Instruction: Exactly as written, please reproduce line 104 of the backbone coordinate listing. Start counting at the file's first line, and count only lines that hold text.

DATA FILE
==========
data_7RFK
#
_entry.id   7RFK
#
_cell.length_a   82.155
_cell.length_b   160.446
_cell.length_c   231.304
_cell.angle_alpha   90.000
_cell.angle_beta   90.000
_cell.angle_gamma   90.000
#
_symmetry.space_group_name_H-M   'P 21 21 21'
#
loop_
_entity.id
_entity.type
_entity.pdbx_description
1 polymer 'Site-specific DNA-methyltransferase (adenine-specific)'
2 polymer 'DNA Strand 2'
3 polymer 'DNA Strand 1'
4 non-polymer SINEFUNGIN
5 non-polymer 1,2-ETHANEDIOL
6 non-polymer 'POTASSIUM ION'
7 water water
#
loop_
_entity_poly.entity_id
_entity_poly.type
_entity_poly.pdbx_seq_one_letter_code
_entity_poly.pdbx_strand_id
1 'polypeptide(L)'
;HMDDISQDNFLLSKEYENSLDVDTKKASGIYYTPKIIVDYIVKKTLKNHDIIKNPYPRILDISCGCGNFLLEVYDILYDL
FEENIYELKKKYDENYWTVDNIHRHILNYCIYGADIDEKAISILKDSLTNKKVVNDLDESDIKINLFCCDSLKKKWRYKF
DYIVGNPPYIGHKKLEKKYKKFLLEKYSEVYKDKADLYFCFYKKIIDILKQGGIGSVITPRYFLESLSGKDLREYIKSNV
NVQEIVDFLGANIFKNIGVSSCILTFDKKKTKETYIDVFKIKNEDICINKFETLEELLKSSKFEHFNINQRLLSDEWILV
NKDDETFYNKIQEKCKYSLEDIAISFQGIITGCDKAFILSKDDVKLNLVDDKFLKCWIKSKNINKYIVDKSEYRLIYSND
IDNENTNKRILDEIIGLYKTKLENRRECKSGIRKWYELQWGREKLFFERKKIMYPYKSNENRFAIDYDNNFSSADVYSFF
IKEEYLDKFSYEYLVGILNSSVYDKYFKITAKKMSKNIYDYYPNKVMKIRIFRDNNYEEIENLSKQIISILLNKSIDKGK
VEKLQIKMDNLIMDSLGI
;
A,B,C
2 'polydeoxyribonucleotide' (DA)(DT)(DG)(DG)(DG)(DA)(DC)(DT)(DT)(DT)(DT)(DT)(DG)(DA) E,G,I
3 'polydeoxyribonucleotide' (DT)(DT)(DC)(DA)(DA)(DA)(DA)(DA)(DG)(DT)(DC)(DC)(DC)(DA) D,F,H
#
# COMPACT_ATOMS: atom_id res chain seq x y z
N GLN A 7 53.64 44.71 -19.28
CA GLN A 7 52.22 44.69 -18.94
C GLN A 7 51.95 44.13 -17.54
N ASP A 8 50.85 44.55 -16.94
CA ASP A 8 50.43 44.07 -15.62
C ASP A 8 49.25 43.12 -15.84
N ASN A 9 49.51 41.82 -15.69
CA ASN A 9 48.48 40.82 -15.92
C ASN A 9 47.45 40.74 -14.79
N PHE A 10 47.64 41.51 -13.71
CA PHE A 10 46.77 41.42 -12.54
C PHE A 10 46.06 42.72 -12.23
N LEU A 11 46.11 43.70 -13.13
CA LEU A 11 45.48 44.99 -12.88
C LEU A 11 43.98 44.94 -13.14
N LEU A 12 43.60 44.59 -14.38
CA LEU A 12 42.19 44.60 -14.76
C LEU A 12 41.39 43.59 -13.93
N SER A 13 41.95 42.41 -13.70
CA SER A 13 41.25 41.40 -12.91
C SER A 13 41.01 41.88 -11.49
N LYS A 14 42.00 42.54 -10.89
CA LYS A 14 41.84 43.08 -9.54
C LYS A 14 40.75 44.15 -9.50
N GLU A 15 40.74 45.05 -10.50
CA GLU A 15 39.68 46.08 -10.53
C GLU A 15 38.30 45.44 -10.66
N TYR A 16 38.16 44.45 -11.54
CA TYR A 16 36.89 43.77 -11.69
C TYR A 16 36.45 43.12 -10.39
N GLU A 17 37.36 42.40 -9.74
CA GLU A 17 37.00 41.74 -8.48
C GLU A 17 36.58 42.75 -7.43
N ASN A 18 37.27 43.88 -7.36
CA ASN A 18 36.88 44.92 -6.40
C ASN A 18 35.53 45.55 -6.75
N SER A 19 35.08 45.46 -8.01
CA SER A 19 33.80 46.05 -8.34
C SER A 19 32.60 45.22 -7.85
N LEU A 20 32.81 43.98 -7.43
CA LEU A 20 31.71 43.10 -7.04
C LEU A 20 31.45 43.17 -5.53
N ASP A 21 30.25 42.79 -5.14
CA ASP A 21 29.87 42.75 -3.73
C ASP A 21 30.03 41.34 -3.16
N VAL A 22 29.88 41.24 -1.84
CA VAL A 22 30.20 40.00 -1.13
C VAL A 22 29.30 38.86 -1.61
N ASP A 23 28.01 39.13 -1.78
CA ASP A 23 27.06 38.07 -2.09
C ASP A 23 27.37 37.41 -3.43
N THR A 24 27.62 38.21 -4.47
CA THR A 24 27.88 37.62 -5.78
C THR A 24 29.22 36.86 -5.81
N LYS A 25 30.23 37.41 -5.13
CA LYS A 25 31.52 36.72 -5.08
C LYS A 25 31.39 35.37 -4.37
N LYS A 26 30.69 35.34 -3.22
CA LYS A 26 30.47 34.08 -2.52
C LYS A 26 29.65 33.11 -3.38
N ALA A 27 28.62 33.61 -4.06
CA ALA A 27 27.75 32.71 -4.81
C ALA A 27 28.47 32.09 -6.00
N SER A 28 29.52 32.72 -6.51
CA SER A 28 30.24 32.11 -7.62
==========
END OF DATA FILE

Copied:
CA LYS A 26 30.47 34.08 -2.52